>> ODPM document provides welcome clarity on which freedoms are permitted
>> Strong demand for more concessions
The local area agreements bible has been published. The Office of the Deputy Prime Minister has released the most detailed guidance to date on which freedoms and flexibilities will be permitted to councils and their partners, and which will not.
It is widely anticipated that the new details will make it easier for councils to frame the agreements which, it is hoped, should extend the tentacles of local government into areas including health and crime, which have in recent decades been largely immune to local democratic input.
So, with councils in the driving seat of public service boards, can LAAs finally deliver joined-up services at a local level?
The government appears to hope so, with key policy planks such as the health white paper, which increases linkages between councils and primary care trusts, and the respect action plan, which sees LAAs as a route to closer co-operation between local government and the police.
However, the framing of LAAs has been fraught with difficulty.
Scores of councils have complained that while the government has shown initial enthusiasm for their proposals to join up local services, all too often proposed freedoms are curtailed or denied by civil servants in the negotiation stage.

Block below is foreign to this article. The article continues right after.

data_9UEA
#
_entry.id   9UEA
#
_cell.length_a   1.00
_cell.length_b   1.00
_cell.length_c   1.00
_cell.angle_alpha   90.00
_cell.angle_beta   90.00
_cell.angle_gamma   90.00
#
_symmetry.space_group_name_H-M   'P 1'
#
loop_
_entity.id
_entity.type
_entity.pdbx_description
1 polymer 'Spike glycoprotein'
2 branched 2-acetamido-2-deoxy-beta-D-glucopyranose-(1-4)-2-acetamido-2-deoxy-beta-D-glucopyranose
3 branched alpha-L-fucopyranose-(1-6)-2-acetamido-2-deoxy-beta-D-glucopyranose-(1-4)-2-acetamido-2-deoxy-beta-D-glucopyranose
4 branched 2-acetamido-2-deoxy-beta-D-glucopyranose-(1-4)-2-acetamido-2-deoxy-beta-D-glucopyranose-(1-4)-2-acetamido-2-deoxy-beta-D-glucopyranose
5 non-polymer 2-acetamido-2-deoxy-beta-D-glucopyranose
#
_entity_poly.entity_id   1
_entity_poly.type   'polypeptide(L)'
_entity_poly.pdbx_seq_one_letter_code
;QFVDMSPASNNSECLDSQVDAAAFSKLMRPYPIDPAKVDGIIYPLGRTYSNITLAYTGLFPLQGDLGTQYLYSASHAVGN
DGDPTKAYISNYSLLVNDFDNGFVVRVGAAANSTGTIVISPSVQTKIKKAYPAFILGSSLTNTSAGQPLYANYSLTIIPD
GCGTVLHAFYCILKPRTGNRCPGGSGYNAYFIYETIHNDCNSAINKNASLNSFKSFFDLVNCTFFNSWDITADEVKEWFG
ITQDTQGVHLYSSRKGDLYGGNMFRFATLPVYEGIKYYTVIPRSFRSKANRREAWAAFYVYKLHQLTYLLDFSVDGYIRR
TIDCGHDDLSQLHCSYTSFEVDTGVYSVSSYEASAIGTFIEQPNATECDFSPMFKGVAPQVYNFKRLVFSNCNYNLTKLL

But now councils and their partners have been equipped with the fine print to say what is likely to be permissible.
They can, for instance, pay workers other than GPs to deliver primary care services such as smoking cessation. However, the precedent suggests police funds cannot be pooled as part of the LAA.
The document, Local area agreements:
enabling measures, reads like a checklist of possibilities which councils can take forward to their regional government office. If a proposal receives regional endorsement, the case will then go forward to the relevant central government departments.
However, the ODPM warns that the list, which currently reflects only the first round of LAAs and will be shortly updated to incorporate the lessons of round two, cannot be regarded as definitive.
'Requests are considered on a case-by-case basis, so a request may be agreed for one local area but not for another,' it warns.
An ODPM spokesman says: 'The whole point of local area agreements is that they reflect each local authority. Councils can now look around and see what's going on nationwide - this will give them ideas and contains guidance to help them overcome barriers they might face.'
With LAAs due to be set up in every part of England by 2007, this latest guidance, while not all-encompassing, has been widely welcomed.
Sir Sandy Bruce-Lockhart (Con), the Local Government Association's chairman, describes the latest publication as a 'huge step forward' but warned it needed to be coupled with a change in emphasis from the ODPM.
'Local area agreements aren't easy to set up. Although they have huge potential there's an awful lot to do to make sure that they work and I think there's a tendency to make them too bureaucratic,' he says.